Overview:

Yet again, news outlets are talking about a de-extinction project that's been trending off and on with similar claims all year. Who benefits from all this press about bringing the Tasmanian tiger back to life?

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Is the Tasmanian tiger trending for you? You’re not alone. The University of Melbourne has been in the news sporadically all year, each time “announcing” its interest in returning an extinct species, the thylacine, to life. Today, Texas-based and celebrity-backed Colossal Biosciences showed up as the winning bid to partner with the Australian project, after making news last September with plans to resurrect the woolly mammoth. Media sites keep treating the project as late-breaking news. It’s not, but elements of the topic merit ongoing consideration. Here are a few points to keep in mind as you move through related articles:

What is de-extinction?

De-extinction is the attempt to genetically resurrect species that no longer exist, and which were perhaps wiped out by human interference. The process uses gene-editing from preserved DNA samples and the code of their closest living relatives to produce a genome that will yield an animal similar to the one that went extinct.

With the Tasmanian tiger project, ambitious targets for the achievement of this genetic feat range from six to ten years. The plan involves inserting the lab-constructed genome into a stem cell that will be induced to become an embryo, which when placed in a similar species’ womb can then be gestated, birthed, and raised to adulthood, to create breeding stock for natural propagation and environmental reintegration, or “rewilding”.

Is this realistic?

The Tasmanian tiger is a marsupial, which has a far shorter gestational window than the 22 months needed for an elephant. Plans for the mammoth involve using modern-day Asian elephants to gestate offspring created from a range of DNA samples found in tundra ice. Following a similar principle, computational biologists hope to take thylacine DNA (once fully sequenced) and map it against its nearest living relatives, the dunnart and other dasyurids, to figure out what CRISPR-tech gene edits will yield offspring with phenotypes closer to those of a Tasmanian tiger. The team expects the first generation to be only 90 percent thylacine, with later refinements bringing alignment closer to 99.9 percent.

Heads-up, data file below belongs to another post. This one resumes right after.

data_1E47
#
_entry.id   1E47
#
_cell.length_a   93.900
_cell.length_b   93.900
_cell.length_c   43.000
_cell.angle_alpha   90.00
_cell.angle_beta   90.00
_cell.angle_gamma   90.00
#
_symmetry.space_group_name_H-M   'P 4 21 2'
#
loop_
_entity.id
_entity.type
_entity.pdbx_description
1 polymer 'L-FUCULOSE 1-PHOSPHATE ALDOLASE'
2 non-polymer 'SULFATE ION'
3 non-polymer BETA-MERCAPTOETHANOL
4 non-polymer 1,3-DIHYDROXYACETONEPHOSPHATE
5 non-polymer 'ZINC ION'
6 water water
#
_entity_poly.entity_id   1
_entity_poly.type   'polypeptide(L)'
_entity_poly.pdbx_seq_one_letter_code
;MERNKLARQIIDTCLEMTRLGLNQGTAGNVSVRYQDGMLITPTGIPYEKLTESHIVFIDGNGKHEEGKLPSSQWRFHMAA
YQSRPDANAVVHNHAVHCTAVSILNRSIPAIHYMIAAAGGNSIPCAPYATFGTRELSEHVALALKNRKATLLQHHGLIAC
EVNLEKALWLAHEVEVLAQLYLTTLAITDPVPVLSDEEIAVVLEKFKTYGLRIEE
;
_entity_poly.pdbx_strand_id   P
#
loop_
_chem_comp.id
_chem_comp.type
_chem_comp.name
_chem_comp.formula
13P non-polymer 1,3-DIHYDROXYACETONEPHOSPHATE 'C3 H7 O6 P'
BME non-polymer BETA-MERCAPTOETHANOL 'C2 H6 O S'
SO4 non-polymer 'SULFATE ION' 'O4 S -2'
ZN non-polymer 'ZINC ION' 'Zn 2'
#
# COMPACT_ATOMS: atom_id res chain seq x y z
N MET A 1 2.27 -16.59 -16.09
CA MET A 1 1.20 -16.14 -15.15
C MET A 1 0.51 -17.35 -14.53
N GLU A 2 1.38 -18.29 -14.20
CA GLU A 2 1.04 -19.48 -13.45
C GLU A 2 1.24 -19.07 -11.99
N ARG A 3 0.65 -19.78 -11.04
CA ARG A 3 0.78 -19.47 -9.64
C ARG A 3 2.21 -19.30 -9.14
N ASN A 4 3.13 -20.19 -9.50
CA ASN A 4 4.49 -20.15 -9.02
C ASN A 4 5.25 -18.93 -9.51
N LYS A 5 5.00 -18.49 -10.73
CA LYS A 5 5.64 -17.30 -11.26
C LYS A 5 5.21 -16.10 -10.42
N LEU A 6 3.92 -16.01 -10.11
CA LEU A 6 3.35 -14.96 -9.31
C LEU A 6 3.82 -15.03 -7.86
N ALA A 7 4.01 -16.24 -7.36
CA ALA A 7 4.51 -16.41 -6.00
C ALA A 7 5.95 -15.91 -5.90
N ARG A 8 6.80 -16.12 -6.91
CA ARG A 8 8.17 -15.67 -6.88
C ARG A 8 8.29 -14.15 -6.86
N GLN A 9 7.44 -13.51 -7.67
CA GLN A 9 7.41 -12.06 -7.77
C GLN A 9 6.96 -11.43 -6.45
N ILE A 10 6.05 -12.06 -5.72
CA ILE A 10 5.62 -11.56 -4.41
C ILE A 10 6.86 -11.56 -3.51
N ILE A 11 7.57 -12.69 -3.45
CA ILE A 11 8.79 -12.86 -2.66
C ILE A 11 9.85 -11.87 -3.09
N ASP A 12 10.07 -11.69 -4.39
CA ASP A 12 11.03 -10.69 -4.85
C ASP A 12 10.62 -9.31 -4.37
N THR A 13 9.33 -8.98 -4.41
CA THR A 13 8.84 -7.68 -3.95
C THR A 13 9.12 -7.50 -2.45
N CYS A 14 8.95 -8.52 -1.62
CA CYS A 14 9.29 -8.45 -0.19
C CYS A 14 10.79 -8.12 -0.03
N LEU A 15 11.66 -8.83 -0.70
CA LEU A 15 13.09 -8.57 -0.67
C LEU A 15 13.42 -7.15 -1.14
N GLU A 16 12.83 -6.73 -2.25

The first major challenge lies in fully sequencing the target DNA. Although Colossal Biosciences boasts around 96 percent for the thylacine, the last 4 percent remains a significant challenge. Then comes the difficulty of successfully gestating and raising to fertile adulthood a lab-designed species. Advances in cloning have paved the way for this research, but whether we can raise enough specimens or offer enough space for their eventual rewilding is also a key matter of debate.

What are the possible benefits?

After Harvard geneticist George Church and technology entrepreneur Ben Lamm launched Colossal Biosciences in September 2021 with the woolly mammoth project, Church argued that their “Arctic elephant” could help fight climate change by transforming the tundra climate from forest to better carbon-capturing grasslands. This argument met with skepticism from conservation scientists, some of whom note that the impact of a species on its environment is not an exact science, and that less extravagant approaches to tundra restoration exist.

The Tasmanian tiger, once a keystone species in Australia, New Guinea, and Tasmania, might more tangibly help its own original environment, home to the world’s worst mammalian extinction rate. The resurrection of this apex predator could in theory curtail non-native predators that have been destroying vital herbivores, introducing disease, and transforming landscapes more conducive to better carbon sequestration.

The lab processes involved in this species’ resurrection would also improve our understanding of marsupial genomes and improve related conservation efforts for other keystone species and their environments.

Why the routine news hype?

By around March of this year, Colossal Biosciences had raised $75 million USD from private venture capitalists for its “Arctic elephant” project, and counted among its supporters Chris Hemsworth and Paris Hilton. Private investment now sits at around $105 million, and the biotech company is currently expanding field operations in Texas. Alignment with a prominent university, which lies at the heart of today’s news, lends more scientific authority to its operations, while also broadening industry access to specialized researchers to achieve these ambitious goals.

The company’s investors are not altruistic, though. Lamm anticipates the project yielding returns on investment in the form of carbon-offset credits, eco-tourism opportunities, and a share of the profits reaped by new technologies developed in the process. As with many private-industry scientific endeavors, this one may well yield excellent advances—or prove to be little more than a vanity project in the end.

For now, the benefits of news hype for private fundraising, as also seen in perennial PR campaigning for Saudi Arabi’s megacity project, cannot be overstated.

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GLOBAL HUMANIST SHOPTALK M L Clark is a Canadian writer by birth, now based in Medellín, Colombia, who publishes speculative fiction and humanist essays with a focus on imagining a more just world.